clone ?

can anybody give me code on how to do a clone of the object in Java?

thanks
ShoGunAsked:
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rainmalCommented:
what you want is called a deep copy in java,

from this page
http://java.sun.com/people/linden/faq_d.html

16.(Sect. 18) How can I clone using serialization?

      Look at the code below, submitted by expert programmer John Dumas. It uses
    serialization to write an object into a byte array, and reads it back to reconstitute a fresh
    copy. This is a clever hack!


    import java.io.ByteArrayOutputStream;
    import java.io.ByteArrayInputStream;
    import java.io.ObjectOutputStream;
    import java.io.ObjectInputStream;
       
    public class Cloner {
       private Cloner() {}
       
       public static Object cloneObject(Object o) throws Exception {
          ByteArrayOutputStream bOut = new ByteArrayOutputStream();
          ObjectOutputStream out     = new ObjectOutputStream(bOut);
       
          out.writeObject(o);
       
          ByteArrayInputStream bIn =
                   new ByteArrayInputStream(bOut.toByteArray());
          ObjectInputStream in     = new ObjectInputStream(bIn);
       
          return(in.readObject());
       }
       
       public static void main(String args[]) throws Exception {
          java.util.Vector v = new java.util.Vector();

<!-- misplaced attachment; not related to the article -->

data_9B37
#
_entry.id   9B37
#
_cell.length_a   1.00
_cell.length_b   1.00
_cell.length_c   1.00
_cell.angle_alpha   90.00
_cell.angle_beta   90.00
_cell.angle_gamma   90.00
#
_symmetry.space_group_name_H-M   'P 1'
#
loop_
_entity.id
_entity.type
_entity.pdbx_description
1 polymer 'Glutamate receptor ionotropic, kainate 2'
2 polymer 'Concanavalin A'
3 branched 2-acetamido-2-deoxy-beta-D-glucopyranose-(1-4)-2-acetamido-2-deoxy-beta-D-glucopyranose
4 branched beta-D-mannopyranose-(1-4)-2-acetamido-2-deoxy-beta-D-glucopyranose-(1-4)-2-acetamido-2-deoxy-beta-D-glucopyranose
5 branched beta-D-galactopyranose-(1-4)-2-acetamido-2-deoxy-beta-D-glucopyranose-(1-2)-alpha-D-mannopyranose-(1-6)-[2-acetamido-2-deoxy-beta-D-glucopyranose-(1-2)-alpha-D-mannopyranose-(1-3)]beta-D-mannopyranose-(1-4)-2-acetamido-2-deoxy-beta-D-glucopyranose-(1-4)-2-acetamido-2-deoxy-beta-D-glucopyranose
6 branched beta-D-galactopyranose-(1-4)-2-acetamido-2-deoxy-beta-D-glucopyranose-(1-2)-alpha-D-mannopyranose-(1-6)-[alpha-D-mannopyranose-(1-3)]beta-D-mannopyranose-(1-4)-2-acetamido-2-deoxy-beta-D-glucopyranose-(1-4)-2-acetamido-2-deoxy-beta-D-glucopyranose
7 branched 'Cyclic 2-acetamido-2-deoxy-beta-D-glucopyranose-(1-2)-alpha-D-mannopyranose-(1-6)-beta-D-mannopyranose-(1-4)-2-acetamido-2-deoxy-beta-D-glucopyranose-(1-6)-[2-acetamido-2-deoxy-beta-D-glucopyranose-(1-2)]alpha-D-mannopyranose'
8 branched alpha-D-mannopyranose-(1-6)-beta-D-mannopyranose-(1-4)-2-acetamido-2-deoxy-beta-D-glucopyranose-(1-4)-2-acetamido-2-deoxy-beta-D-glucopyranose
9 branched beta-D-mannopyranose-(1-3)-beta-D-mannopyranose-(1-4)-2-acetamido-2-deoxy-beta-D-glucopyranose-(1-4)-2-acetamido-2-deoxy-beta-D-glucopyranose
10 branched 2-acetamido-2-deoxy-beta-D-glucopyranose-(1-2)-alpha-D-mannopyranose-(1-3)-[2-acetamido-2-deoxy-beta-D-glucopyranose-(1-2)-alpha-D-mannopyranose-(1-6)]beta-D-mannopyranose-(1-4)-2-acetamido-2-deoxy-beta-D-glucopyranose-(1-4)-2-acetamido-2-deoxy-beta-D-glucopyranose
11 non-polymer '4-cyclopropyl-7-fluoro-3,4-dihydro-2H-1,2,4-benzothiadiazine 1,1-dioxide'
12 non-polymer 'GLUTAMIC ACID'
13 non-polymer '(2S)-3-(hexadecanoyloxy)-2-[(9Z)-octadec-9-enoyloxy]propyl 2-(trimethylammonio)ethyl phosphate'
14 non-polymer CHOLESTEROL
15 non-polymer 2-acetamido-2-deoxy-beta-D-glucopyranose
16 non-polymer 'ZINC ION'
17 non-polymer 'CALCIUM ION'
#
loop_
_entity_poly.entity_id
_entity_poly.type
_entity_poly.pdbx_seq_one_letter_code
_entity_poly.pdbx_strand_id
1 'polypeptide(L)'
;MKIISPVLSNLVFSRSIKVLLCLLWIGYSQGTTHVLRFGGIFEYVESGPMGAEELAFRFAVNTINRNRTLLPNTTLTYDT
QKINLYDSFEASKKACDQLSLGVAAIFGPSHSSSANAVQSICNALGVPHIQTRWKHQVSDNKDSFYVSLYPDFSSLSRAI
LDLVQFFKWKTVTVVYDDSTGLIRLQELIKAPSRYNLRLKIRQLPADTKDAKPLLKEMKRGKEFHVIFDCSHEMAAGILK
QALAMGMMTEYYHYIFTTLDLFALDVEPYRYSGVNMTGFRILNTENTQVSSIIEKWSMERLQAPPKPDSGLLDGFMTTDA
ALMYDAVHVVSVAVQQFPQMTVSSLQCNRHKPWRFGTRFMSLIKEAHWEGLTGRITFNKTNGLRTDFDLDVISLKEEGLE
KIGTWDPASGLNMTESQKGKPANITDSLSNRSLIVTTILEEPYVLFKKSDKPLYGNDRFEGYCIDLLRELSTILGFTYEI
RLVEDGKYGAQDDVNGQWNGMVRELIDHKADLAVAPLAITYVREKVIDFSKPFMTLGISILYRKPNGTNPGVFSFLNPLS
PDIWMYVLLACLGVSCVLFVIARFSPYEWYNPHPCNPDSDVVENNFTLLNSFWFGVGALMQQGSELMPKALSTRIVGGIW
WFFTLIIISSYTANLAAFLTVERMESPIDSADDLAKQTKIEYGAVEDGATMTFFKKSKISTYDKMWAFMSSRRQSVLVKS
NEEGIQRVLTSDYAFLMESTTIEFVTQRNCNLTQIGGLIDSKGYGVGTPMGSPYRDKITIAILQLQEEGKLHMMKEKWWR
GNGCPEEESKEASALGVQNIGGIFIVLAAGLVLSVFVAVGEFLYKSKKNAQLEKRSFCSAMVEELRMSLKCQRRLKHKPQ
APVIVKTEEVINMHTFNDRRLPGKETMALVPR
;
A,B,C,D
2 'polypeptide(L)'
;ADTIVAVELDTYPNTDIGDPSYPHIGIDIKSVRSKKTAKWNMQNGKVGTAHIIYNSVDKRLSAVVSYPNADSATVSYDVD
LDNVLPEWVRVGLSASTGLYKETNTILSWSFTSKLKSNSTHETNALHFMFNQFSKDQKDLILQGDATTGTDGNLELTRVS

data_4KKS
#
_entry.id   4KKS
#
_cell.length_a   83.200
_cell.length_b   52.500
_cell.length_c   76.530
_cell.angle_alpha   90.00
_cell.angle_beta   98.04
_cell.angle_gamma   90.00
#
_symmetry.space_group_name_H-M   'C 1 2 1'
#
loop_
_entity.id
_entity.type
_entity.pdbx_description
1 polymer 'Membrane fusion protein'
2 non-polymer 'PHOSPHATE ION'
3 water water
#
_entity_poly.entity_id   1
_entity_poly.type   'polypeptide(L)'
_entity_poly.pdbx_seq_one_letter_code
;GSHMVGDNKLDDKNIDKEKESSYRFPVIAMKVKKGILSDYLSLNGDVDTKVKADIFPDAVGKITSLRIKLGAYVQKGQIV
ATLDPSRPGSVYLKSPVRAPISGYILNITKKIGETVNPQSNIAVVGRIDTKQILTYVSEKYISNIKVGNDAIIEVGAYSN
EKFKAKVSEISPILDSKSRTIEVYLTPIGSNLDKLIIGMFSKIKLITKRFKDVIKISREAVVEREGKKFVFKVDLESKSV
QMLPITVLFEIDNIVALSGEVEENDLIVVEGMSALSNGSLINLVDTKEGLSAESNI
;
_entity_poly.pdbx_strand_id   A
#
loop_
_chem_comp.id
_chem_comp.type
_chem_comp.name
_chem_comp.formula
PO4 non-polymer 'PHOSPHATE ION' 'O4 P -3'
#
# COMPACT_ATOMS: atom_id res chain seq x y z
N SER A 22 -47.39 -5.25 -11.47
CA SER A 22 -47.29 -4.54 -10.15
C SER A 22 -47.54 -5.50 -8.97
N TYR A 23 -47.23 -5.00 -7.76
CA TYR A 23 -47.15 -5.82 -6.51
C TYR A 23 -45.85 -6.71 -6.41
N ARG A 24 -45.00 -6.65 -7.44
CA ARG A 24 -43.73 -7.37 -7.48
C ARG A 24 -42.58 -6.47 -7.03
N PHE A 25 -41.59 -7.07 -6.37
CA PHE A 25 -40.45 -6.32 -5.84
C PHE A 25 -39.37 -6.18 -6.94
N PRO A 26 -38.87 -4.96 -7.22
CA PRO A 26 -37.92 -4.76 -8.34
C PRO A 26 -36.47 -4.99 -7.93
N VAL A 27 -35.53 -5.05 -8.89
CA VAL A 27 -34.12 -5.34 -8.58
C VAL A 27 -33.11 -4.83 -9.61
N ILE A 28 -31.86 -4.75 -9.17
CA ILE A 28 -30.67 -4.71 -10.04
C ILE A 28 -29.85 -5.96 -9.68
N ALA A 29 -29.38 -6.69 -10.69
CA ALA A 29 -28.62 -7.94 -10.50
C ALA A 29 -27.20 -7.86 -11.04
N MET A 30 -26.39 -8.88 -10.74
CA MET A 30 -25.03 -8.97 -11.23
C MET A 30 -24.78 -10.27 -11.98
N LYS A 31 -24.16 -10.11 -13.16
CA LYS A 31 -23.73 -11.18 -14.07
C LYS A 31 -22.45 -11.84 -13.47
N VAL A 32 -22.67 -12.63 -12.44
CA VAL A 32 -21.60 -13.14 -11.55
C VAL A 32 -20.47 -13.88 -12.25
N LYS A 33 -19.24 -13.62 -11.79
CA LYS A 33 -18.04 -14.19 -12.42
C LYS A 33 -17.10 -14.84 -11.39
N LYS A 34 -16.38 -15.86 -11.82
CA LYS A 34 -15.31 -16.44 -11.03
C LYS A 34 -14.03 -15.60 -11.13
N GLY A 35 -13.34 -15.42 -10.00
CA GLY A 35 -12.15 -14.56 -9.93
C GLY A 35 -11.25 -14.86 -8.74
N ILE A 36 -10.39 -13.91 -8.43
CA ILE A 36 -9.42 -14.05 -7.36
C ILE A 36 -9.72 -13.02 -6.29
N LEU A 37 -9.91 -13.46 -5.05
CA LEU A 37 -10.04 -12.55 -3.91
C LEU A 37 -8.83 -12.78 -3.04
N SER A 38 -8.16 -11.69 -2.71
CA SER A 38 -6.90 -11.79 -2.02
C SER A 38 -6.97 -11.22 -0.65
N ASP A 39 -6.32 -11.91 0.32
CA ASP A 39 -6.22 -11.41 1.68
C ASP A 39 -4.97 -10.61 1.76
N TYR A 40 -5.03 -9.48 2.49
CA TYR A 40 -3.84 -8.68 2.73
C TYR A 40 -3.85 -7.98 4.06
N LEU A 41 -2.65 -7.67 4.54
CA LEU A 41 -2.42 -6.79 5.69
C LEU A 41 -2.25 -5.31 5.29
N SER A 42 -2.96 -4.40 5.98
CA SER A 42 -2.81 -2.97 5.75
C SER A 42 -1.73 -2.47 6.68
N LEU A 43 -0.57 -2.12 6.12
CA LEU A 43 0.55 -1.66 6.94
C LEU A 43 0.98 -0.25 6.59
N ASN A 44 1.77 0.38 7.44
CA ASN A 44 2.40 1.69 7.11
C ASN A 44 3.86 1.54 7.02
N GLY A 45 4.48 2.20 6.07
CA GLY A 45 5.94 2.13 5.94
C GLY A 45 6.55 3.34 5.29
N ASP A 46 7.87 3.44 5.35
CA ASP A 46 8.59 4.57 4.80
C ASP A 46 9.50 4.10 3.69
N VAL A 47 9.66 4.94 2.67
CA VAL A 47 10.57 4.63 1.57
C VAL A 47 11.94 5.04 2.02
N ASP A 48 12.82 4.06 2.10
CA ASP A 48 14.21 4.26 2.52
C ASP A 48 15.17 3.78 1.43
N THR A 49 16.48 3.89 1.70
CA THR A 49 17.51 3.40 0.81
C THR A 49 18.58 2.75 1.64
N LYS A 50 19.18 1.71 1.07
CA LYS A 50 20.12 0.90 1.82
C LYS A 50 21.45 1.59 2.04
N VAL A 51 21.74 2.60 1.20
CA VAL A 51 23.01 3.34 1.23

v.addElement(new StringBuffer("Hello"));
       
          java.util.Vector vClone =
                     (java.util.Vector)Cloner.cloneObject(v);
       
          // Changing the StringBuffer int the cloned vector has no
          // effect on the original StringBuffer object --
          // demonstrating that we have indeed done a deep copy
       
          ((StringBuffer)vClone.elementAt(0)).append(" world");
       
          StringBuffer sb = (StringBuffer)v.elementAt(0);
          System.out.println(sb.toString());
       
          sb = (StringBuffer)vClone.elementAt(0);
          System.out.println(sb.toString());
       
          int array[] = { 1, 2, 3, 4, 5 };
       
          int arrayClone[] = (int [])Cloner.cloneObject(array);
       
          // Again, changes to an element in the cloned array do not
          // have any effect on the original
       
          arrayClone[0]++;
       
          System.out.println(array[0]);
          System.out.println(arrayClone[0]);
       }
    }

    The main() routine is just a driver. All the cleverness is in the very brief cloneObject(). It
    does a "deep" clone, which is what you usually want (though Java gives you a "shallow"
    clone by default).


and also look at this page
http://www.javaworld.com/javaworld/javatips/jw-javatip76.html
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ShoGunAuthor Commented:
hey i was waiting for soemtime and how come the comment time is before my post time???
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ShoGunAuthor Commented:
thansk I tried out and worked but can tell me why clone() is unused for cloning here?
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